Although aspects of the Ruby Princess saga have at times offered up shades of Gilbert and Sullivan, perhaps Shakespeare can offer more understanding of this still unfolding bitter tragedy, that has already cost 20 lives.
In recent days Mick Fuller, the NSW Police Commissioner, has become the constabulary equivalent of the hallucinating Lady Macbeth with her cry of "out, damned spot!" in the famed sleepwalking soliloquy which features, rather ironically, the incessant imaginary washing of hands.
Fuller wants Australia to wash its hands of the "plague ship" by banishing it from its prosaic Port Kembla grain terminal berth and from our territorial waters as soon as this weekend - even though 149 crew out of 1000 still on board have tested positive for the virus and some of them, according to Princess Cruises, are seriously ill.
Has nothing been gleaned from the earlier Diamond Princess debacle off Japan in respect to isolating large numbers aboard a vessel for an extended period during a pandemic?
As is sadly too common in these cases, the poorer crew members look likely to suffer most. Ruby Princess crew members hailing from rich nations already appear to have been repatriated and the fate of those from less affluent backgrounds is uncertain.
The death of a US Ruby Princess passenger in recent days, the first passenger linked to the ill-fated cruise to die outside of Australia - has taken the death toll to 20. Now the grim question is whether crew members will be added to this number.
How can we allow a potential second chapter to this tragedy to occur among the ship's crew?
Hard as it is to conceive, the number of deaths of passengers on the Ruby Princess incident now effectively ranks as one of the worst modern-day cruise ship disasters outside of wartime when liners were routinely commandeered by governments to carry troops.
It is only surpassed by the Costa Concordia, which ran aground in 2012 along the coast off Tuscany in Italy, causing the loss of 32 lives. The death toll from the Diamond Princess, which captured the world's attention more than even Ruby Princess, at last count, is 12.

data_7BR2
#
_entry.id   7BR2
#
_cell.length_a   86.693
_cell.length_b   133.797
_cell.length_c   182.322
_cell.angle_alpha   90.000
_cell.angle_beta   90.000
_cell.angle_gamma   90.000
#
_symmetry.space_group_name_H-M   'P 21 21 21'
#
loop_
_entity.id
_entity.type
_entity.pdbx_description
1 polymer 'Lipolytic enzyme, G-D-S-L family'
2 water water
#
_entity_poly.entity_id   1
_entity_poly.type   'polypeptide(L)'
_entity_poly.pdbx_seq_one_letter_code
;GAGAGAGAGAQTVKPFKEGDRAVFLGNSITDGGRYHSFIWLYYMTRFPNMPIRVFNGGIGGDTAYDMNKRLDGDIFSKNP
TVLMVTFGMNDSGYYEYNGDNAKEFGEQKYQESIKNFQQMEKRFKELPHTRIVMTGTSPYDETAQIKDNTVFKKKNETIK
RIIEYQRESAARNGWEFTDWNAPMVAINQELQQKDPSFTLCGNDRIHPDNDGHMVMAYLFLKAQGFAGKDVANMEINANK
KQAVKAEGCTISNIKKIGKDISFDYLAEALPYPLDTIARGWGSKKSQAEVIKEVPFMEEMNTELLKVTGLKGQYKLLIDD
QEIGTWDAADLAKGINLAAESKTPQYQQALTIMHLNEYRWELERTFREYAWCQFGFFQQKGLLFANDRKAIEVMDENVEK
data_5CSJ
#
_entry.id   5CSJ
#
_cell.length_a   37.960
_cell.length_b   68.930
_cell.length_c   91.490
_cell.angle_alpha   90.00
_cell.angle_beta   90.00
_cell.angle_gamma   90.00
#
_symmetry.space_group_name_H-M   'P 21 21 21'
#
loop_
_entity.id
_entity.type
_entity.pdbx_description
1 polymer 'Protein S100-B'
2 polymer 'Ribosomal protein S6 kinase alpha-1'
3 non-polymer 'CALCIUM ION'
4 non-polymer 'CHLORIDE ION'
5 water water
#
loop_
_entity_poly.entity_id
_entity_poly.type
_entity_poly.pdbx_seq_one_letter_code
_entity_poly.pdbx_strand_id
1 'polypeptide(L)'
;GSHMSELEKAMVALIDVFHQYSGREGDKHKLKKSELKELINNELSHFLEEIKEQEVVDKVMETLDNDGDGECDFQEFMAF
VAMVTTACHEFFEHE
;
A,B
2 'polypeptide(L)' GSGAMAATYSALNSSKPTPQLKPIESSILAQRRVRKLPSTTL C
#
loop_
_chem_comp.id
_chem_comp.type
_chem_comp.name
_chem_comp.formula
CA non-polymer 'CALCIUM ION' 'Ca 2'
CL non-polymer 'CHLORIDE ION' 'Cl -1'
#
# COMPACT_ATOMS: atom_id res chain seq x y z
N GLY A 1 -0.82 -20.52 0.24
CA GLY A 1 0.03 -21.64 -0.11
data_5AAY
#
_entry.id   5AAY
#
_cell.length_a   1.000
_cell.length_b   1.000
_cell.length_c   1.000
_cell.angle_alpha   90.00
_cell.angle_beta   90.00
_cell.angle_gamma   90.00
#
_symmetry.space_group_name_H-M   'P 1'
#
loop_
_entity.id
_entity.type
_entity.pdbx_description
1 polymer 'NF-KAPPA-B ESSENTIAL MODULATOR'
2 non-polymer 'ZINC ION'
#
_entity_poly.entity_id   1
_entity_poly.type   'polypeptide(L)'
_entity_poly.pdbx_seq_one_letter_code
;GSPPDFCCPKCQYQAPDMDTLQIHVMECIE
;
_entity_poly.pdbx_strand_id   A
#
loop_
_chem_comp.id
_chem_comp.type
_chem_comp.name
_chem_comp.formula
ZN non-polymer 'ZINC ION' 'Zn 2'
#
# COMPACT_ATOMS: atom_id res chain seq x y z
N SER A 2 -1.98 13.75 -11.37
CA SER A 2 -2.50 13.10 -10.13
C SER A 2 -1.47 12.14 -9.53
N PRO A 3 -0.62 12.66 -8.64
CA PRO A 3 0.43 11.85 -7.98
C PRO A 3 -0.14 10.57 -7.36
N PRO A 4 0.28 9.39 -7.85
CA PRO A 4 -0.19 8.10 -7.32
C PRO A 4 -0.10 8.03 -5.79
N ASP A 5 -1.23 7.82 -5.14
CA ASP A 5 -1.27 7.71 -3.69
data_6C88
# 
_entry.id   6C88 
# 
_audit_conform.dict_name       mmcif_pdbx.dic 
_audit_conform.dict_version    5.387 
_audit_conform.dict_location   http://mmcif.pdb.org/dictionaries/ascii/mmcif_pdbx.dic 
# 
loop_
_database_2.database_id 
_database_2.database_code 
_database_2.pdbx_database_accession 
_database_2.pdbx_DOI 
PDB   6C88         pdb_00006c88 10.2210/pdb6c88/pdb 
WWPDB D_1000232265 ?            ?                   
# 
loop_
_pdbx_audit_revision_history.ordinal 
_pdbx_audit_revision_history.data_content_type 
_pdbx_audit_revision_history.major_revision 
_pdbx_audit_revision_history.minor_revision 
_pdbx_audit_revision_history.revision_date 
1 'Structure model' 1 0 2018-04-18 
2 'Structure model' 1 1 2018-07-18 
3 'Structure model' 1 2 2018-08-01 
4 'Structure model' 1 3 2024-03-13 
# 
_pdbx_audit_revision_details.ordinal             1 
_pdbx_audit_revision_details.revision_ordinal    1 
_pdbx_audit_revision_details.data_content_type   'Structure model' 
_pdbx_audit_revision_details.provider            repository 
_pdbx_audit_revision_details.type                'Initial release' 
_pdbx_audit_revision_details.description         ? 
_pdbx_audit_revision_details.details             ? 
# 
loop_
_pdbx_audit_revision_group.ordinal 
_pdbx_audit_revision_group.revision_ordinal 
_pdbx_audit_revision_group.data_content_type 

The Carnival group, the owners of the Ruby Princess, have been as wily as the state government in its media management of the affair. It's been consistently secretive and aloof, at least in an on-the-record sense.
It initially chose to release orchestrated video statements with only the NSW Premier's announcement of a Commission of Inquiry this week into the debacle drawing a full written statement of regret from Jan Swartz, president of Princess Cruises.
Swartz expressed the line's "deep sadness over the terrible impact the coronavirus has had across the globe" and confirmed its intention to assist the NSW Commission of Inquiry, called by Gladys Berejiklian, in its efforts to establish the truth.
Tellingly, Swartz couldn't resist listing some basic truths of her own, namely that it is easy to state what should or shouldn't have been done in retrospect, particularly after some sought to blame the cruise line for not acting earlier.
Channel Seven News accused Ruby Princess's crew of partying with passengers on the ill-fated cruise. It screened "explosive" footage" showing them dancing around passengers seated at restaurant tables and waving napkins in the air. In reality, as anyone who has taken a cruise knows, it was all a performance, part of a long-held and normally innocuous tradition that sees the invariably well-liked and well-appreciated crew members farewell passengers towards the end of a cruise ship voyage.
Whatever anyone thinks about the conduct of Carnival, Swartz did make the correct assertion that "even at the time the ship left Sydney, international flights were coming to Australia, the borders were still open and major sporting events were still being played to packed stadiums".
Indeed, on March 8, the day of the Ruby Princess's departure from Sydney's Overseas Passenger Terminal, 86,174 fans were allowed to attend the final of the women's T20 World Cup final at the MCG.
Swartz could have also added the fact that during the ship's voyage, the Prime Minister, Scott Morrison, was on March 13 still intending to go to the football. The Chief Medical Officer, Brendan Murphy, on that same weekend was still telling Australians to go about their normal business.
At that time, too, social distancing was shaping as one of the great failures of public health communication with the widespread lack of community compliance and confusion a threat to containing the virus in Australia.
But footage of both the embarkation and disembarkation of the Ruby Princess showing passengers grouped closely together should have caused alarm bells.
The government and its agencies, along with the hapless Border Force, should have been far more familiar with the vagaries of health aboard cruise ships with vessels notorious for outbreaks of norovirus, a contagion that causes vomiting and diarrhoea which is also common in nursing homes, hospitals and schools. If norovirus can easily spread, why not the coronavirus?
The practices of the cruise industry, which has always sold itself on fun not fear, have been shockingly exposed with its future viability seriously threatened. But so too has the conduct of our governments and their agencies.
A basic expectation of the Commission of Inquiry should be that all parties immersed in the Ruby Princess affair be equally scrutinised to establish the truth as to what went wrong both at sea and on shore.
Anthony Dennis is travel editor of The Sydney Morning Herald and The Age